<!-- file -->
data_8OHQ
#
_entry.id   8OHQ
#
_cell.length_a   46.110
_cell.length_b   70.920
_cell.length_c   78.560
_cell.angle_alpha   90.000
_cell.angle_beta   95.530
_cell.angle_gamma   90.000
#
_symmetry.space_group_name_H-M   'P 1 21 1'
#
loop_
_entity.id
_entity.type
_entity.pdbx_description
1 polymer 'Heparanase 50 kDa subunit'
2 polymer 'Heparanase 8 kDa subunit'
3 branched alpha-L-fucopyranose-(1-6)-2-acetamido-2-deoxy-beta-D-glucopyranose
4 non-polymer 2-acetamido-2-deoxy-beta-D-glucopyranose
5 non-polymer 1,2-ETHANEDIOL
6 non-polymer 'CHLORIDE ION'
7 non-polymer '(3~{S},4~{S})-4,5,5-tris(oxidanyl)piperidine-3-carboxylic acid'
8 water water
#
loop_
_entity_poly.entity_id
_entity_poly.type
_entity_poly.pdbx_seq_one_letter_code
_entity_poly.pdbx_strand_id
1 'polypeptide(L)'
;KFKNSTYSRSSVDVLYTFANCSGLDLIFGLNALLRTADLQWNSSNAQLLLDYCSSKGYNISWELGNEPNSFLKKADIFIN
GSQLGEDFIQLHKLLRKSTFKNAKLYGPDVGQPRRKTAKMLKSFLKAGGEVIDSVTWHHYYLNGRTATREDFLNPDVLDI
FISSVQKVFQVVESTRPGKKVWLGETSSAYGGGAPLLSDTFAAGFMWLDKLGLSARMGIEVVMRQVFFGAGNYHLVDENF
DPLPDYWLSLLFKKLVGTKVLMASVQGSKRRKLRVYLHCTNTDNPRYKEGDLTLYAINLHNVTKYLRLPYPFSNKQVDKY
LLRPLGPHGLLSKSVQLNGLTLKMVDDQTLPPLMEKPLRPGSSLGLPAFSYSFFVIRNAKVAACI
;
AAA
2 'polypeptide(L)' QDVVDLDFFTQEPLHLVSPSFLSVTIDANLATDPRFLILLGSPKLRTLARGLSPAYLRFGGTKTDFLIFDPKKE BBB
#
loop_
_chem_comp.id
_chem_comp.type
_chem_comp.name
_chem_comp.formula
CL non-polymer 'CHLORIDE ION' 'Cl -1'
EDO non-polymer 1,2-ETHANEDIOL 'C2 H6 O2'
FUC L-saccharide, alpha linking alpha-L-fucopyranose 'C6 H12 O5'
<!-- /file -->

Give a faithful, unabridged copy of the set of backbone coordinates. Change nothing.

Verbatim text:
data_8OHQ
#
_entry.id   8OHQ
#
_cell.length_a   46.110
_cell.length_b   70.920
_cell.length_c   78.560
_cell.angle_alpha   90.000
_cell.angle_beta   95.530
_cell.angle_gamma   90.000
#
_symmetry.space_group_name_H-M   'P 1 21 1'
#
loop_
_entity.id
_entity.type
_entity.pdbx_description
1 polymer 'Heparanase 50 kDa subunit'
2 polymer 'Heparanase 8 kDa subunit'
3 branched alpha-L-fucopyranose-(1-6)-2-acetamido-2-deoxy-beta-D-glucopyranose
4 non-polymer 2-acetamido-2-deoxy-beta-D-glucopyranose
5 non-polymer 1,2-ETHANEDIOL
6 non-polymer 'CHLORIDE ION'
7 non-polymer '(3~{S},4~{S})-4,5,5-tris(oxidanyl)piperidine-3-carboxylic acid'
8 water water
#
loop_
_entity_poly.entity_id
_entity_poly.type
_entity_poly.pdbx_seq_one_letter_code
_entity_poly.pdbx_strand_id
1 'polypeptide(L)'
;KFKNSTYSRSSVDVLYTFANCSGLDLIFGLNALLRTADLQWNSSNAQLLLDYCSSKGYNISWELGNEPNSFLKKADIFIN
GSQLGEDFIQLHKLLRKSTFKNAKLYGPDVGQPRRKTAKMLKSFLKAGGEVIDSVTWHHYYLNGRTATREDFLNPDVLDI
FISSVQKVFQVVESTRPGKKVWLGETSSAYGGGAPLLSDTFAAGFMWLDKLGLSARMGIEVVMRQVFFGAGNYHLVDENF
DPLPDYWLSLLFKKLVGTKVLMASVQGSKRRKLRVYLHCTNTDNPRYKEGDLTLYAINLHNVTKYLRLPYPFSNKQVDKY
LLRPLGPHGLLSKSVQLNGLTLKMVDDQTLPPLMEKPLRPGSSLGLPAFSYSFFVIRNAKVAACI
;
AAA
2 'polypeptide(L)' QDVVDLDFFTQEPLHLVSPSFLSVTIDANLATDPRFLILLGSPKLRTLARGLSPAYLRFGGTKTDFLIFDPKKE BBB
#
loop_
_chem_comp.id
_chem_comp.type
_chem_comp.name
_chem_comp.formula
CL non-polymer 'CHLORIDE ION' 'Cl -1'
EDO non-polymer 1,2-ETHANEDIOL 'C2 H6 O2'
FUC L-saccharide, alpha linking alpha-L-fucopyranose 'C6 H12 O5'